Conclusion

The study demonstrated that poor adherence was strongly associated with virological failure among adolescents on ART in Harare city. Although consistent and correct use of condoms, second line ART regimens and belonging to a support group were protective against virological failure, taking alcohol and non-disclosure also increased the odds of virological failure. Following this, findings of this study were used by Harare city to lobby for supply of more ARV drugs to maintain the 3 months minimum stock from the ministry of health. The program manager also used these findings to improve on adolescent friendly services through rehabilitation of one of the two non-functional adolescent treatment corners that were in place. An awareness campaign on ART adherence and behavioral change was also conducted. Based on these findings support should focus on behavior change and strengthening of peer to peer projects to help address issues related to disclosure and adherence. Further operational research should aim to define other components of effective adherence support for adolescents with virological failure.

Declarations

Acknowledgements

I would like to express my sincere gratitude to the staff at Harare city, Master in Public Health colleagues, Department of Community Medicine, University of Zimbabwe and the Health Studies Office, Zimbabwe for all their support. I would also like to thank Centres for Disease Control and prevention (CDC) for funding this study. Special thanks go to my family for the support throughout the study.

Funding

The study was funded by Centres for Disease Control and prevention (CDC).

Availability of data and materials

The data that support the findings of this study are available from the Ministry of Health & Child Care Zimbabwe, but restrictions applies to the availability of these data. Data are however available from the authors upon reasonable request and with permission from Ministry of Health Child Care Zimbabwe.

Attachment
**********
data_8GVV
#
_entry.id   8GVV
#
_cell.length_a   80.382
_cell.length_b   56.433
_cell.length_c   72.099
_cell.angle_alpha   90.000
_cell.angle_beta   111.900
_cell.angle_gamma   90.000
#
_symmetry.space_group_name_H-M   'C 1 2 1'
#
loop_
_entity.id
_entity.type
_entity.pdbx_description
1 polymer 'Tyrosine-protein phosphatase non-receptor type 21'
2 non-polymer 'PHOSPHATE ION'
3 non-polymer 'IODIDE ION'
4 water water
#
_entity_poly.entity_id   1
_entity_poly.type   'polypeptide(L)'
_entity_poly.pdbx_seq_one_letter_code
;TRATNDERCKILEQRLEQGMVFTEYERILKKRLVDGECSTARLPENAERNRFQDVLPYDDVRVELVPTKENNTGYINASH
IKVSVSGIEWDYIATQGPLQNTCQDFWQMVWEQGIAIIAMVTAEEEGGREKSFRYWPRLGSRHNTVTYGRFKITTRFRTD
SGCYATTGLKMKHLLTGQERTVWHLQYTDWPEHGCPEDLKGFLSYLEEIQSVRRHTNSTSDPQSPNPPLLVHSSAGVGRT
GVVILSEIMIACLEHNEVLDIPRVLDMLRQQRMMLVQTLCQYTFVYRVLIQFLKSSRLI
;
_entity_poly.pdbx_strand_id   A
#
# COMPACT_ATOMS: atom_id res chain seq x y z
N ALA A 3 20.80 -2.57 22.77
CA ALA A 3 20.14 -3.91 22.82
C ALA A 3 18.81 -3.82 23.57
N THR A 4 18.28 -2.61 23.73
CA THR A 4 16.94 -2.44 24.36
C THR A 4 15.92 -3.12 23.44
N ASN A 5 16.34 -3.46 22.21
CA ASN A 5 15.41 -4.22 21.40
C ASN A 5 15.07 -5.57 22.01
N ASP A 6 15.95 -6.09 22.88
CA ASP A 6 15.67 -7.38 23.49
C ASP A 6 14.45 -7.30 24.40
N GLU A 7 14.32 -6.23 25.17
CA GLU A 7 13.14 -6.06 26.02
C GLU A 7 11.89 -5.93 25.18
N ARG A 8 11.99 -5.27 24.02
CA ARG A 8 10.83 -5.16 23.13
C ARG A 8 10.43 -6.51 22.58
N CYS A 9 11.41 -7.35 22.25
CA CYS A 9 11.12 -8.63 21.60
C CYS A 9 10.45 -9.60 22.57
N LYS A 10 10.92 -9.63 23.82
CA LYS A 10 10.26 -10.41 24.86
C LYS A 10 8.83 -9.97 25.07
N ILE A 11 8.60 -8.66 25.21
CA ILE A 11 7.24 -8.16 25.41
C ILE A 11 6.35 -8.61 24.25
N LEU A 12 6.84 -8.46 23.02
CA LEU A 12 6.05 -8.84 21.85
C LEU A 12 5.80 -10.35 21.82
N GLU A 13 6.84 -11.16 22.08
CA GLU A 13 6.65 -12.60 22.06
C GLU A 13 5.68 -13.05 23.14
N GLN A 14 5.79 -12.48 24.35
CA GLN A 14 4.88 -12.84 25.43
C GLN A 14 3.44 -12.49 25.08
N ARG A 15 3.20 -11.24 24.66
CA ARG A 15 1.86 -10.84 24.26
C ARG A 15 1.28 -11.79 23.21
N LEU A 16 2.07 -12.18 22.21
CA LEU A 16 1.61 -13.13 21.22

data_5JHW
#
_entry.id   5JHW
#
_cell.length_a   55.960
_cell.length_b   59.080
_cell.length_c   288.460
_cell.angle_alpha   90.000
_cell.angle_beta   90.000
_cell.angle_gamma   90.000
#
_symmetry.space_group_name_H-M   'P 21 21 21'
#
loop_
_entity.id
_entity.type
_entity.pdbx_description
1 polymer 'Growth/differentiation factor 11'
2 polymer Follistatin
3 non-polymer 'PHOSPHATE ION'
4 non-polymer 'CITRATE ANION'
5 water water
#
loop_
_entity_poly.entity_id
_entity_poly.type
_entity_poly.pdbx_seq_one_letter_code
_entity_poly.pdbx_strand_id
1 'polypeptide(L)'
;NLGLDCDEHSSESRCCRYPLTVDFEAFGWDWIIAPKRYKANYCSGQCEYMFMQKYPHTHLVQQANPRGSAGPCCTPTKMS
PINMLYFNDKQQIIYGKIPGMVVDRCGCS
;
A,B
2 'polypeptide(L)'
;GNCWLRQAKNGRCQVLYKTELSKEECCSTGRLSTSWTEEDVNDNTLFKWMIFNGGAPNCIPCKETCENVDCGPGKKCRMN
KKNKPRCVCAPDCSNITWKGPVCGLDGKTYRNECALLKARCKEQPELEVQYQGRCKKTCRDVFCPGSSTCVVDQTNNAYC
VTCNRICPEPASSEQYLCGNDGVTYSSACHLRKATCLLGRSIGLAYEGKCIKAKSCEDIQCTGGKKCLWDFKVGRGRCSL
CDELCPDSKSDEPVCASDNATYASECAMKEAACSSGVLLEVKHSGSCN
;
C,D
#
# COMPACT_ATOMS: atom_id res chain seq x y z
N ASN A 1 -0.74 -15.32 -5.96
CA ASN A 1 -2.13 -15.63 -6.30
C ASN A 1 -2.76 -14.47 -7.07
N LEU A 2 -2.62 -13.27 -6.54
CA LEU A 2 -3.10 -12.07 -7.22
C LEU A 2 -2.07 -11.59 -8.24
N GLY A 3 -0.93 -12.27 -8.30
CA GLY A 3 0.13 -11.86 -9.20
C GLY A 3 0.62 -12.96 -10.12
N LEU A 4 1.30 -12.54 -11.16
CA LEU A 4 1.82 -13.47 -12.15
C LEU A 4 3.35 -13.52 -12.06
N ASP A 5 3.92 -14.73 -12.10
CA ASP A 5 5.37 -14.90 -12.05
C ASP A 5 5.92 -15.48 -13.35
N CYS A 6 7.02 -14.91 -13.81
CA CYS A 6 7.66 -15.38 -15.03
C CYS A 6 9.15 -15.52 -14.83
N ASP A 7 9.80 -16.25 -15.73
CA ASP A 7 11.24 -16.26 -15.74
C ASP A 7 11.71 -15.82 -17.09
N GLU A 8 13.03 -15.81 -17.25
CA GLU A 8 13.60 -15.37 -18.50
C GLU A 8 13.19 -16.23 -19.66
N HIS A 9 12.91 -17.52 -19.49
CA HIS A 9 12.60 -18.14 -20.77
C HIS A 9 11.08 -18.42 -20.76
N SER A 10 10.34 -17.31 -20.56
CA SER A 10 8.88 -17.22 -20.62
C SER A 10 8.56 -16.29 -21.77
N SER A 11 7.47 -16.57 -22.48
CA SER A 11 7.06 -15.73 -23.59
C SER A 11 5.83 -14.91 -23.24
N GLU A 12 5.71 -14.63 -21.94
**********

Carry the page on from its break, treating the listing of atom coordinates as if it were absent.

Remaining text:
Authors’ contributions

ZS, PC: conception and design of study, analysis and interpretation of data, drafting the manuscript. EM, MM: conception and design of study and reviewing several drafts of the manuscript critically for important intellectual content. GS, NG, TJ, MT: conception and design of study and critically reviewing the manuscript for important intellectual content. All authors read and approved the final manuscript for publication.

Ethics approval and consent to participate

Strict confidentiality was assured and ensured at all times when handling data during all processes of data collection, capturing, analysis and storage. Permission to conduct the study was obtained from the Harare city ethical review board, Joint Research Ethical Committee (Ref: JREC/164/16), and Medical Research Council of Zimbabwe (Ref: MRCZ/ B/1314). Written informed consent was sought and obtained from study participants who were 18 years and above. For participants aged below 18 years assent was obtained and written informed consent was obtained from their parents or guardians.

Consent for publication

Not applicable.

Competing interests

The authors declare that they have no competing interests.

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Authors’ Affiliations

(1)
MPH Programme, Department of Community Medicine, University of Zimbabwe, Harare, Zimbabwe
(2)
City Health Directorate, Harare, Zimbabwe
(3)
Elizabeth Glaser Pediatirc AIDS Foundation, Lesotho, Swaziland

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Copyright

© The Author(s). 2018